Field camp of the rescue team of the Chernobyl disaster
“Liquidate” means “to eliminate” or “to eliminate the consequences of an accident”.
It originates from the Soviet official definition “участник ликвидации последствий аварии на Чернобыльской АЭС” literally, “a participant in the liquidation of the Chernobyl NPP accident and its consequences”, which was widely used to describe the liquidators’ activities regarding their employment, healthcare and retirement. This exact phrase is engraved on the Soviet medals and badges awarded to the liquidators.
Soviet military badge (left) and medal awarded to liquidators
Soon after the explosion, it became clear that the consequences of the accident could not be “eliminated” but only “reduced” however the title was already in common use by this point.
The reservists at the Chernobyl Power Plant, who were gathered all over the country at the military registration and enlistment offices. They did the main dirty work. Some in respirators, some in gauze bandages.
Photo: Igor Gavrilov
People of various professions worked in the Exclusion Zone – firefighters, doctors, chemists, miners, builders, engineers, drivers, cooks, etc. They were described as workers involved in the clean-up including, emergency workers, accident recovery workers, salvage personnel or decontamination participants. Most of the liquidators were young men who served in the Soviet army and were in the reserve.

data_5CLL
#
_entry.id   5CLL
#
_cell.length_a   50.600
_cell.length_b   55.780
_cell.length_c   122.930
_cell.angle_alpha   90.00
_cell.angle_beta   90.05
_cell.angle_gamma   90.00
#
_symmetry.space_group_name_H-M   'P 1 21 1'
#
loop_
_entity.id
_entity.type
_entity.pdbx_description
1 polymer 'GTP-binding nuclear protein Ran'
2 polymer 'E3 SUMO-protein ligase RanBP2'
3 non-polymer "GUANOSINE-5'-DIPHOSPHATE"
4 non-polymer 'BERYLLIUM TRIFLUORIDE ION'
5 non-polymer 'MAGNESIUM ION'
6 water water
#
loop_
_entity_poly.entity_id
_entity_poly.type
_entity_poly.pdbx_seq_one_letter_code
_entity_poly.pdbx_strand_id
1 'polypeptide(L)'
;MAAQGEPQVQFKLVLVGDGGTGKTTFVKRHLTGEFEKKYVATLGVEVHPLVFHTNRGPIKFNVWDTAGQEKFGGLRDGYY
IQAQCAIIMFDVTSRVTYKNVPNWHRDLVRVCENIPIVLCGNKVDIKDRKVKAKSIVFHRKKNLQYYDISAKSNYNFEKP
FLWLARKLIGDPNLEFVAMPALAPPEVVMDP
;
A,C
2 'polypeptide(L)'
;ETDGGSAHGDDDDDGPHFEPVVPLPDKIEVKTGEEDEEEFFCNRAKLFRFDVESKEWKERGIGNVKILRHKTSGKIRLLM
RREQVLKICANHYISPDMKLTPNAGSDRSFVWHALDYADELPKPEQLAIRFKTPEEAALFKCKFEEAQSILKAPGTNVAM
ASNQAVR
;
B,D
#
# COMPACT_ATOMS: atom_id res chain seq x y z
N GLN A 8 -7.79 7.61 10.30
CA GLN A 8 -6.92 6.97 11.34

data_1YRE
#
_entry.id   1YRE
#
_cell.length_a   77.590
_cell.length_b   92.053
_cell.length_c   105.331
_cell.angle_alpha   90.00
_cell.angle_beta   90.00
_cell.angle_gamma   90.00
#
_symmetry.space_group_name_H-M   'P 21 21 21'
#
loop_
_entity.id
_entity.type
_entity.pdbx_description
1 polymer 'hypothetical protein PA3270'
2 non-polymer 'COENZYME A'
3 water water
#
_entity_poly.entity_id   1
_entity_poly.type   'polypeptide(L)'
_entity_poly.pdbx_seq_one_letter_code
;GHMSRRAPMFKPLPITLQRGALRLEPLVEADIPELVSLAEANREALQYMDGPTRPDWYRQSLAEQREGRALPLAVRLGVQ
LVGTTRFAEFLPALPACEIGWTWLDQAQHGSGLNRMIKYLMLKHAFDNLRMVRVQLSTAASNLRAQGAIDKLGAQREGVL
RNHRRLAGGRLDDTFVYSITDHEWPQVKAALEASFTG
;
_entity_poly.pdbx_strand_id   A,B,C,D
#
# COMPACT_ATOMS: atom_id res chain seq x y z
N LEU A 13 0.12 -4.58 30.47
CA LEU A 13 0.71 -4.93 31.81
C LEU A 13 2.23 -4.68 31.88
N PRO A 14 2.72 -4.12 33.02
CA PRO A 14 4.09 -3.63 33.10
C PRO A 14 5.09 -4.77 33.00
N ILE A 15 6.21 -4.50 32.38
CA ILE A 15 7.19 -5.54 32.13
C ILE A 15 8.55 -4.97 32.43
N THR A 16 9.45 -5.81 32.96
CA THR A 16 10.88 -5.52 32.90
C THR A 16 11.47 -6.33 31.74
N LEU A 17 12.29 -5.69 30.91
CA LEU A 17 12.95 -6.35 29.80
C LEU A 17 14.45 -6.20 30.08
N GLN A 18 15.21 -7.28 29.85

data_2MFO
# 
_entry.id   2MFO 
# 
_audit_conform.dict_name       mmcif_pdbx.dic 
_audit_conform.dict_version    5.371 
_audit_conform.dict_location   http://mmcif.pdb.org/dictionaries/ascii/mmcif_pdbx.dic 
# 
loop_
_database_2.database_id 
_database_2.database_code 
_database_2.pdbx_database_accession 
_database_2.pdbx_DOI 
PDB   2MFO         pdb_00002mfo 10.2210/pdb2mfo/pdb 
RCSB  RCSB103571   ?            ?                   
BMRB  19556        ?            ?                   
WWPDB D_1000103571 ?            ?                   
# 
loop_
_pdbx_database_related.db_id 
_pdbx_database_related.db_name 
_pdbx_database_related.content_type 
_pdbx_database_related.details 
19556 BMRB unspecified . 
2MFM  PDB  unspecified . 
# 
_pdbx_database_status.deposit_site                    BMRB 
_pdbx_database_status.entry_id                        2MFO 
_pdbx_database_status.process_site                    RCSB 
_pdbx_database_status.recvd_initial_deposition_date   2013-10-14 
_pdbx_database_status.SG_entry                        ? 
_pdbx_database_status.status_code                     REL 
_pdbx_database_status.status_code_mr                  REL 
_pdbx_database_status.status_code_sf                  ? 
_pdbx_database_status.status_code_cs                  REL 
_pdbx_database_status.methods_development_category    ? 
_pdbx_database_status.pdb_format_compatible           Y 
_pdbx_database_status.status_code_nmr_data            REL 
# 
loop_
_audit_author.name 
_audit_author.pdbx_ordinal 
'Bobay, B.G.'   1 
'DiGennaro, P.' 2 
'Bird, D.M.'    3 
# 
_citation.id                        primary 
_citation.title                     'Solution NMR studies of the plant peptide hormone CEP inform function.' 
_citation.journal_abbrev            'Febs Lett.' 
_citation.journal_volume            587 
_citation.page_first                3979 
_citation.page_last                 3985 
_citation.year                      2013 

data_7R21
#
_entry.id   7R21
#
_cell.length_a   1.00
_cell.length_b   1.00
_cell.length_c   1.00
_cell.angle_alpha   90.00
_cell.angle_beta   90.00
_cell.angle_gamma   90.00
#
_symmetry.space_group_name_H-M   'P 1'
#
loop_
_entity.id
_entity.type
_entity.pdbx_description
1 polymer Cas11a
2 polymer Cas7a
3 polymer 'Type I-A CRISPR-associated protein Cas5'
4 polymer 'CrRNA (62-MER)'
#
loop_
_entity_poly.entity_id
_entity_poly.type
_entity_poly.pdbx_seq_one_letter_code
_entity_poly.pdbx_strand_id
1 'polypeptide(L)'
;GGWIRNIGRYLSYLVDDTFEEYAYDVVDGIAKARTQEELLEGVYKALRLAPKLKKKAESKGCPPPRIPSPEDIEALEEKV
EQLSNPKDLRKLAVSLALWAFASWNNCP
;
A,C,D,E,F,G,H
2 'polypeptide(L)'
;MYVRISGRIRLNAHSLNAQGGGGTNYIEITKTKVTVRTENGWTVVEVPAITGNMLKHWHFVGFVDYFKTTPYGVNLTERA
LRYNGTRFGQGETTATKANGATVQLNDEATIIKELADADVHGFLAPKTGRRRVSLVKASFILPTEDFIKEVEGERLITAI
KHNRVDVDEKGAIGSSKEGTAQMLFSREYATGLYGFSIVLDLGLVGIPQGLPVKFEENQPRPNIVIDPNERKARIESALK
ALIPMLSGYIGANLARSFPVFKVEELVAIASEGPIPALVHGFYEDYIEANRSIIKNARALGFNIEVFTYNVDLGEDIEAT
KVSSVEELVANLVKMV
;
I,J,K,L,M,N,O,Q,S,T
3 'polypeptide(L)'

Liquidators can be divided into three groups: “early liquidators”, “liquidators 1986-1987” and “liquidators 1988-1991”.
During the initial phase, the “early liquidators” were on site during the explosion or arrived during the initial phase of the accident (0-1 days, before the evacuation of Pripyat), including fire fighters.
The early phase ranges from the end of the evacuation of Pripyat to the end of the construction of the sarcophagus (November 1986). Within this group are further subgroups including those who participated in clean-up works during 1986. Some of these workers, approximately 7% of all liquidators, received high doses (0.20-0.25 Gy).